I wish I had the answers, but right now, I just have musings.  Please share your own musings and insights with me, I would love the feedback…

Reflections on a year of hair covering

Post by Melissa

If I have learned anything in the past year of full time hair covering, it is definitely that anything with elastic is amazing and variety is the spice of life. I also have found that having super fun hats for special occasions makes the attention received for having your hair covered about more than just your hair being covered, it becomes also about your extravagant hat. Sometimes going big and making a statement makes it easier to be different.

I spent the year (or-so) before my wedding building up a collection of hats and scarves and getting used to having things on my head, as I had never tolerated that well in the past.  When we first got married I wore a lot of hats which came just above my ears (think baseball cap sized, but more fun and stylish), pre-tied bandannas, and rectangular scarves tied in a simple bun.  It was not uncommon that whatever I chose would drive me crazy, and by lunchtime I would be in the stores across the street from my office searching for something else I could put on my head that day. My hat and scarf collection grew rapidly in the early months as I truly struggles with what I felt comfortable in, both for modesty reasons and physical comfort.

Come winter, I quickly discovered an additional complication.  It was difficult to cover my hair nicely and not have my ears freeze off! I was able to find a few nice hats/caps which served double purpose, and then had my sister-in-law crochet me a headband I could wear with my tichel to keep my ears and forehead warm.  The combination served me well in the colder months.  However as spring approached I was looking for something different again.  I had started to grow my hair out a bit, after having kept it chin length since cutting 9″ to donate after the wedding, and the length was getting to be difficult to get under the scarf well without a lot of bobby pins (which often give me headaches).  At this point I was introduced to a woman who sold beautifully crocheted snoods, and bought two to try out.  D and I both agreed that they looked nice, and I soon bought a few more from her as well as some more casual slouch-hats that could serve the same purpose.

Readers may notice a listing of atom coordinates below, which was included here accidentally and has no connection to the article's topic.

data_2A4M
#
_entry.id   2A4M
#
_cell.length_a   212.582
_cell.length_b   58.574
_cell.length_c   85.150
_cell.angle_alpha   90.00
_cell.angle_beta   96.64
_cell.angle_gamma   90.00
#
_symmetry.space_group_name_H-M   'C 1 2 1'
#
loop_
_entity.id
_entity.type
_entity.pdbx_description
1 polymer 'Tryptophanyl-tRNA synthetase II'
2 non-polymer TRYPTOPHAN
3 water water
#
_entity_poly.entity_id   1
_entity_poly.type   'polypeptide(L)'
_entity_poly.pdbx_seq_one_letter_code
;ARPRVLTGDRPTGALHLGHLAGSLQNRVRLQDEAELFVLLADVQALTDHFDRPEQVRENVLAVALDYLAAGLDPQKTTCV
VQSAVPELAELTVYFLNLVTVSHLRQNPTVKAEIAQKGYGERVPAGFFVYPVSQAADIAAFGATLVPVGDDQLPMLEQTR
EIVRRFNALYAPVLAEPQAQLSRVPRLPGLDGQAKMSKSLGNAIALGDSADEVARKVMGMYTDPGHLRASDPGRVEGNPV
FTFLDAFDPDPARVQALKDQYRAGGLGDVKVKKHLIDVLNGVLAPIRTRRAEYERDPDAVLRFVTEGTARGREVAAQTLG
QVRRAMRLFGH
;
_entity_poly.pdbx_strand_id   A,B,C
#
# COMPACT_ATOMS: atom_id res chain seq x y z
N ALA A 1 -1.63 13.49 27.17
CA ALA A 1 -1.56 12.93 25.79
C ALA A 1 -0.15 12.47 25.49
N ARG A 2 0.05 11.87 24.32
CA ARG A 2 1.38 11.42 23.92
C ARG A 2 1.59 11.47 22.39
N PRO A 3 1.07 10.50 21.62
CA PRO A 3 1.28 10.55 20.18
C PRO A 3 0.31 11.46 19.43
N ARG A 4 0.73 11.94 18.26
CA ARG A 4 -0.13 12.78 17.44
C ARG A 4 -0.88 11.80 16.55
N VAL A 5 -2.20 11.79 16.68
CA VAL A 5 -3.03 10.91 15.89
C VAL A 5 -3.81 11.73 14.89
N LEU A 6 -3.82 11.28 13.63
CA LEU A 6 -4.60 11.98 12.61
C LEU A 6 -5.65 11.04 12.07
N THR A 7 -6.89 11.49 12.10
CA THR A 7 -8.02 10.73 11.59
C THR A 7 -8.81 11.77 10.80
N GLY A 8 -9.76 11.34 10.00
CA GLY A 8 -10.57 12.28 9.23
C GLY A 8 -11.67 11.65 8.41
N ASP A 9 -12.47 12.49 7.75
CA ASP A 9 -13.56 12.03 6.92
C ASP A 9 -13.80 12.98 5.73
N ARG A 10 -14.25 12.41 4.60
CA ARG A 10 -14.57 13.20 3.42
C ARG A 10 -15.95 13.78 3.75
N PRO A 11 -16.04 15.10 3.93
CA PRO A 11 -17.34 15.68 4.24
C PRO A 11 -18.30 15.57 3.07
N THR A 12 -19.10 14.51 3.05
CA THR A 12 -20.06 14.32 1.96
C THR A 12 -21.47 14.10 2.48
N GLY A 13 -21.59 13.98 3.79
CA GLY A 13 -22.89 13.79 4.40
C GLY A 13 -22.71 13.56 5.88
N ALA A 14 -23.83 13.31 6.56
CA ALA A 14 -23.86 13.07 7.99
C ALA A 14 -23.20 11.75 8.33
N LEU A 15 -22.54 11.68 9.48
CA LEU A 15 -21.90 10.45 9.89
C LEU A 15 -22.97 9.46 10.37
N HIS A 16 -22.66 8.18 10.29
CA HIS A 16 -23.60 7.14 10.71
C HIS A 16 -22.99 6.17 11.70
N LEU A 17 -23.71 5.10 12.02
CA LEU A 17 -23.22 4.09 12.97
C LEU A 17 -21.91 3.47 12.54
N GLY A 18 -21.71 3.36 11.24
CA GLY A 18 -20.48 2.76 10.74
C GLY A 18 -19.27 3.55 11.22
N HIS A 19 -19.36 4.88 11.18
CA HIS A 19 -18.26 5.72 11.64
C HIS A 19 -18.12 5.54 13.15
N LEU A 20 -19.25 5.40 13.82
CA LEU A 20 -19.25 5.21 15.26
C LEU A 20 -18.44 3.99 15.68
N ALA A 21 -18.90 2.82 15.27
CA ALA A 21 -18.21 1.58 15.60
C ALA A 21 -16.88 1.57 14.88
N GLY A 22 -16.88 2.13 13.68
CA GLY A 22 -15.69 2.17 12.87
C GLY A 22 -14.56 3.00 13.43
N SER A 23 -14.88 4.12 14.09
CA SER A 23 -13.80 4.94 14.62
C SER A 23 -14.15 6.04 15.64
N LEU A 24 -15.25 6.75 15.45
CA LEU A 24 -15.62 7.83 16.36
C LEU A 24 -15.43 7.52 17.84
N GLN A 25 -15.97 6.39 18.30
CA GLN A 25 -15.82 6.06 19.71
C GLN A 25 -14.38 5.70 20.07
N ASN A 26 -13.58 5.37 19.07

Recently Jessica found a blog with videos on more fun ways to tie scarves which introduced me to my current favorite hair covering supplier – The Style Underground.  I have not only found scarves which are slip resistant because of how she makes them, but they are gorgeous to boot and Julie (the designer and owner) is a fabulous woman to interact with.  (She isn’t even aware I’m saying these great things about her, so trust me – its worth checking out!) I have recently started trying to adapt her video style inspirations to work with my shorter hair, and get so many compliments on the new way I wear my scarves most often.  I have found the Urban Wrap to be very comfortable and with much less pressure than I had anticipated, and by wrapping it so much across the head, the weight is more evenly distributed which reduces the weight being on the back of your head causing it to slip down.

I have had friends who are just getting married, or just looking to cover their hair, or looking for a new way to cover it ask me about my process and what I found to be the best, so I shall leave you with some partign words.  I think that what works for me right now, may not be what works for you or even for me down the road.  The journey is important when taking on this mitzvah.  It is crucial to experiment and slowly build a stash of head coverings that work for you and have variety.  No matter how much you may like one look, there will be days where you just want something different, so allowing yourself to play around with different options keeps head covering a fun part of getting ready and not a mundane obligation.

Do you have insights or questions about hair covering? Please share!